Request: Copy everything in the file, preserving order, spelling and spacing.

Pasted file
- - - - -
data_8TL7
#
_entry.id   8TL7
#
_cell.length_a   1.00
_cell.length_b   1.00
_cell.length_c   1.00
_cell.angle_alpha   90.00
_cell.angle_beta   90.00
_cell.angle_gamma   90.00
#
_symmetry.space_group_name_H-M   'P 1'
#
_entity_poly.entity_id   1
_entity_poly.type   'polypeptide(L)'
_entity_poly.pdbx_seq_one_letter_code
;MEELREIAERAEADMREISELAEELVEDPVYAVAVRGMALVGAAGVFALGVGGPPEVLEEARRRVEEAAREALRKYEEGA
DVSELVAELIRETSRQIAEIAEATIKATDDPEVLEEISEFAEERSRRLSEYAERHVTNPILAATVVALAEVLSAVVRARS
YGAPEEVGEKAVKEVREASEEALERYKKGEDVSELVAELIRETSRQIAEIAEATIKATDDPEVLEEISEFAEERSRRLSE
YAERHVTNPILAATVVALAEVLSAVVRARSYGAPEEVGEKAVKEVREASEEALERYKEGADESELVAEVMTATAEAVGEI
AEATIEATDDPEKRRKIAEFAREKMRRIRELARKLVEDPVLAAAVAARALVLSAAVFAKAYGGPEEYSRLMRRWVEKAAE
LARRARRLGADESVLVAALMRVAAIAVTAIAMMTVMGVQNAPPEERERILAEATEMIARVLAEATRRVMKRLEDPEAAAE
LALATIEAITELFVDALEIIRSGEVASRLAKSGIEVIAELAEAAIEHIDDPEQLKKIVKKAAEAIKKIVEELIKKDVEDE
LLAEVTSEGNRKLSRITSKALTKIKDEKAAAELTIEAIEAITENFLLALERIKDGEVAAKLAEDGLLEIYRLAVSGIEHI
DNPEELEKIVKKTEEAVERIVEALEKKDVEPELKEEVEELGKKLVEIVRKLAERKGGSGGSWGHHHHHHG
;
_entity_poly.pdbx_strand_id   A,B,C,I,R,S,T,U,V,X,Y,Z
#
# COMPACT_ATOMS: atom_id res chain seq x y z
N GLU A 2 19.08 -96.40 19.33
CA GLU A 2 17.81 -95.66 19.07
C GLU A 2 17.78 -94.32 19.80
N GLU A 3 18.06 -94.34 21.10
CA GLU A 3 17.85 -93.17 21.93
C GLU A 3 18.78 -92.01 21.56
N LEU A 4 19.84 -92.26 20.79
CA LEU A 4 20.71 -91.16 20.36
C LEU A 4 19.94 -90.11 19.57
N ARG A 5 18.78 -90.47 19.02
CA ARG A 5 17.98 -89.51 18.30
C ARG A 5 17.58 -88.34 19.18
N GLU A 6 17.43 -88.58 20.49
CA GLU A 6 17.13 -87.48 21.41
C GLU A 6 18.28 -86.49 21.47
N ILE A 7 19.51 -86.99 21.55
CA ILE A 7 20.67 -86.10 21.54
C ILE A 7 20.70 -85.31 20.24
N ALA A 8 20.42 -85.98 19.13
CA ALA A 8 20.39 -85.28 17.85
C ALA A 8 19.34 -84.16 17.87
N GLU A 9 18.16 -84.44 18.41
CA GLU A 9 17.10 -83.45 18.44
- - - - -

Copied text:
data_8TL7
#
_entry.id   8TL7
#
_cell.length_a   1.00
_cell.length_b   1.00
_cell.length_c   1.00
_cell.angle_alpha   90.00
_cell.angle_beta   90.00
_cell.angle_gamma   90.00
#
_symmetry.space_group_name_H-M   'P 1'
#
_entity_poly.entity_id   1
_entity_poly.type   'polypeptide(L)'
_entity_poly.pdbx_seq_one_letter_code
;MEELREIAERAEADMREISELAEELVEDPVYAVAVRGMALVGAAGVFALGVGGPPEVLEEARRRVEEAAREALRKYEEGA
DVSELVAELIRETSRQIAEIAEATIKATDDPEVLEEISEFAEERSRRLSEYAERHVTNPILAATVVALAEVLSAVVRARS
YGAPEEVGEKAVKEVREASEEALERYKKGEDVSELVAELIRETSRQIAEIAEATIKATDDPEVLEEISEFAEERSRRLSE
YAERHVTNPILAATVVALAEVLSAVVRARSYGAPEEVGEKAVKEVREASEEALERYKEGADESELVAEVMTATAEAVGEI
AEATIEATDDPEKRRKIAEFAREKMRRIRELARKLVEDPVLAAAVAARALVLSAAVFAKAYGGPEEYSRLMRRWVEKAAE
LARRARRLGADESVLVAALMRVAAIAVTAIAMMTVMGVQNAPPEERERILAEATEMIARVLAEATRRVMKRLEDPEAAAE
LALATIEAITELFVDALEIIRSGEVASRLAKSGIEVIAELAEAAIEHIDDPEQLKKIVKKAAEAIKKIVEELIKKDVEDE
LLAEVTSEGNRKLSRITSKALTKIKDEKAAAELTIEAIEAITENFLLALERIKDGEVAAKLAEDGLLEIYRLAVSGIEHI
DNPEELEKIVKKTEEAVERIVEALEKKDVEPELKEEVEELGKKLVEIVRKLAERKGGSGGSWGHHHHHHG
;
_entity_poly.pdbx_strand_id   A,B,C,I,R,S,T,U,V,X,Y,Z
#
# COMPACT_ATOMS: atom_id res chain seq x y z
N GLU A 2 19.08 -96.40 19.33
CA GLU A 2 17.81 -95.66 19.07
C GLU A 2 17.78 -94.32 19.80
N GLU A 3 18.06 -94.34 21.10
CA GLU A 3 17.85 -93.17 21.93
C GLU A 3 18.78 -92.01 21.56
N LEU A 4 19.84 -92.26 20.79
CA LEU A 4 20.71 -91.16 20.36
C LEU A 4 19.94 -90.11 19.57
N ARG A 5 18.78 -90.47 19.02
CA ARG A 5 17.98 -89.51 18.30
C ARG A 5 17.58 -88.34 19.18
N GLU A 6 17.43 -88.58 20.49
CA GLU A 6 17.13 -87.48 21.41
C GLU A 6 18.28 -86.49 21.47
N ILE A 7 19.51 -86.99 21.55
CA ILE A 7 20.67 -86.10 21.54
C ILE A 7 20.70 -85.31 20.24
N ALA A 8 20.42 -85.98 19.13
CA ALA A 8 20.39 -85.28 17.85
C ALA A 8 19.34 -84.16 17.87
N GLU A 9 18.16 -84.44 18.41
CA GLU A 9 17.10 -83.45 18.44